Popular measures of reliability for a single-test administration include coefficient α, coefficient λ2, the greatest lower bound (glb), and coefficient ω. First, we show how these measures can be easily estimated within a Bayesian framework. Specifically, the posterior distribution for these measures can be obtained through Gibbs sampling – for coefficients α, λ2, and the glb one can sample the covariance matrix from an inverse Wishart distribution; for coefficient ω one samples the conditional posterior distributions from a single-factor CFA-model. Simulations show that – under relatively uninformative priors – the 95% Bayesian credible intervals are highly similar to the 95% frequentist bootstrap confidence intervals. In addition, the posterior distribution can be used to address practically relevant questions, such as “what is the probability that the reliability of this test is between .70 and .90?”, or, “how likely is it that the reliability of this test is higher than .80?”. In general, the use of a posterior distribution highlights the inherent uncertainty with respect to the estimation of reliability measures.
Reliability analysis aims to disentangle the amount of variance of a test score that is due to systematic influences (i.e., true-score variance) from the variance that is due to random influences (i.e., error-score variance; Lord & Novick, 1968).
When one estimates a parameter such as a reliability coefficient, the point estimate can be accompanied by an uncertainty interval. In the context of reliability analysis, substantive researchers almost always ignore uncertainty intervals and present only point estimates. This common practice disregards sampling error and the associated estimation uncertainty and should be seen as highly problematic. In this preprint, we show how the Bayesian credible interval can provide researchers with a flexible and straightforward method to quantify the uncertainty of point estimates in a reliability analysis.
Coefficient α, coefficient λ2, and the glb are based on classical test theory (CTT) and are lower bounds to reliability. To determine the error-score variance of a test, the coefficients estimate an upper bound for the error variances of the items. The estimators differ in the way they estimate this upper bound. The basis for the estimation is the covariance matrix Σ of multivariate observations. The CTT-coefficients estimate error-score variance from the variances of the items and true-score variance from the covariances of the items.
Coefficient ω is based on the single-factor model. Specifically, the single-factor model assumes that a common factor explains the covariances between the items (Spearman, 1904). Following CTT, the common factor variance replaces the true-score variance and the residual variances replace the error-score variance.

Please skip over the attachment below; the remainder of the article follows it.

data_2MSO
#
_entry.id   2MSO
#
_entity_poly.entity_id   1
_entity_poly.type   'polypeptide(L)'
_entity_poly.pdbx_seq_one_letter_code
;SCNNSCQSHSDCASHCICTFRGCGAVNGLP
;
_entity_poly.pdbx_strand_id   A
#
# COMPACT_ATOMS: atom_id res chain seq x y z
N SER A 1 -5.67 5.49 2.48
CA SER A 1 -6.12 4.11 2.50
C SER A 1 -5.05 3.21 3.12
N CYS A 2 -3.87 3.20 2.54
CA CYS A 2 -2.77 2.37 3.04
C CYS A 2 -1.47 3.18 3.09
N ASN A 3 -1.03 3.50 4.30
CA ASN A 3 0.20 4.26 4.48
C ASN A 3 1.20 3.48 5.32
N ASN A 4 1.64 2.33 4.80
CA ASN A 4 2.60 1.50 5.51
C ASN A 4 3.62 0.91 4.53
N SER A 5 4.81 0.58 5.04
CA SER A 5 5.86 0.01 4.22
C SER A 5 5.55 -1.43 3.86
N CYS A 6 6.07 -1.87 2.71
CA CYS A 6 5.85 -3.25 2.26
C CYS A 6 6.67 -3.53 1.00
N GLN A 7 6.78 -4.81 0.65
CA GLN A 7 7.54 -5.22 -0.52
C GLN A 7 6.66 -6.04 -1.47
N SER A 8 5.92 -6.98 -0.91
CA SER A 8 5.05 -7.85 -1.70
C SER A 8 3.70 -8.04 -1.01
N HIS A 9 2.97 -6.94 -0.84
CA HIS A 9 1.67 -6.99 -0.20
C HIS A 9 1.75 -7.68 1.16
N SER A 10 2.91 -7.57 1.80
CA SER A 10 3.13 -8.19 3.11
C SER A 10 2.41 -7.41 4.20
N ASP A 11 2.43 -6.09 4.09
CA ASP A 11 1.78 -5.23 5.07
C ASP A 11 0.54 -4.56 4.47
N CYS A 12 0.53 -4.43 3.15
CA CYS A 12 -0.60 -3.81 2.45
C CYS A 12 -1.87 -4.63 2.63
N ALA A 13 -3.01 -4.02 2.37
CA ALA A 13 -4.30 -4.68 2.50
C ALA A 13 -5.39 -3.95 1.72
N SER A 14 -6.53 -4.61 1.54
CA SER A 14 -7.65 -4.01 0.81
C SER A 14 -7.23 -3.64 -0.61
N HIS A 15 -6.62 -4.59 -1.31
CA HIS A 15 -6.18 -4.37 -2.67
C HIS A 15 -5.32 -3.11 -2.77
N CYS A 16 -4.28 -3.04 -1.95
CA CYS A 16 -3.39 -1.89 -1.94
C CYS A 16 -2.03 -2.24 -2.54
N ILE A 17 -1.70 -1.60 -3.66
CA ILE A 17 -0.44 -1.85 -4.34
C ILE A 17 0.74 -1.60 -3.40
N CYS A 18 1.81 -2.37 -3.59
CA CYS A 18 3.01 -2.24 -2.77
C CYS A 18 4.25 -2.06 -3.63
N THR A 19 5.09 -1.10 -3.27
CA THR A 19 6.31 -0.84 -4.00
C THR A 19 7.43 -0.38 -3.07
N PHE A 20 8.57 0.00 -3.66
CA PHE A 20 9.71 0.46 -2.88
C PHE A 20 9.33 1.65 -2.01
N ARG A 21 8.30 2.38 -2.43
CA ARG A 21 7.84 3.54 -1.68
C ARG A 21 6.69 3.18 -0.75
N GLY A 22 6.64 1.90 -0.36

A straightforward way to obtain a posterior distribution of a CTT-coefficient is to estimate the posterior distribution of the covariance matrix and use it to calculate the estimate. Thus, we sample the posterior covariance matrices from an inverse Wishart distribution (Murphy, 2007; Padilla & Zhang, 2011).
For coefficient ω we sample from the conditional posterior distributions of the parameters in the single-factor model by means of a Gibbs sampling algorithm (Lee, 2007).
The results suggest that the Bayesian reliability coefficients perform equally well as the frequentist ones. The figure below depicts the simulation results for the condition with medium correlations among items. The endpoints of the bars are the average 95% uncertainty interval limits. The 25%- and 75%-quartiles are indicated with vertical line segments.
Example Data Set
The below figures show the reliability results of an empirical data set from Cavalini (1992) with eight items and sample size of n = 828, and n = 100 randomly chosen observations. Depicted are posterior distributions of estimators with dotted prior densities and 95% credible interval bars. One can easily acknowledge the change in the uncertainty of reliability values when the sample size increases.
For example, from the posterior distribution of λ2 we can conclude that the specific credible interval contains 95% of the posterior mass. Since λ2 = .784, 95% HDI [.761, .806], we are 95% certain that λ2 lies between .761 and .806. Yet, how certain are we that the reliability is larger than .80? Using the posterior distribution of coefficient λ2, we can calculate the probability that it exceeds the cutoff of .80: p(λ2 > .80 | data) = .075.
The Bayesian reliability estimation adds an essential measure of uncertainty to simple point-estimated coefficients. Adequate credible intervals for single-test reliability estimates can be easily obtained applying the procedures described in the preprint, and as implemented in the R-package Bayesrel. Whereas the R-package addresses substantive researchers who have some experience in programming, we admit that it will probably not reach scientists whose software experiences are limited to graphical user interface programs such as SPSS. For this reason we have implemented the Bayesian reliability coefficients in the open-source statistical software JASP (JASP Team, 2020). Whereas we cannot stress the importance of reporting uncertainty enough, the question of the appropriateness of certain reliability measures cannot be answered by the Bayesian approach. No single reliability estimate can be generally recommended over all others. Nonetheless, practitioners are faced with the decision which reliability estimates to compute and report. Based on a single test administration the procedure should involve an assessment of dimensionality. Ideally, practitioners report multiple reliability coefficients with an accompanying measure of uncertainty, that is based on the posterior distribution.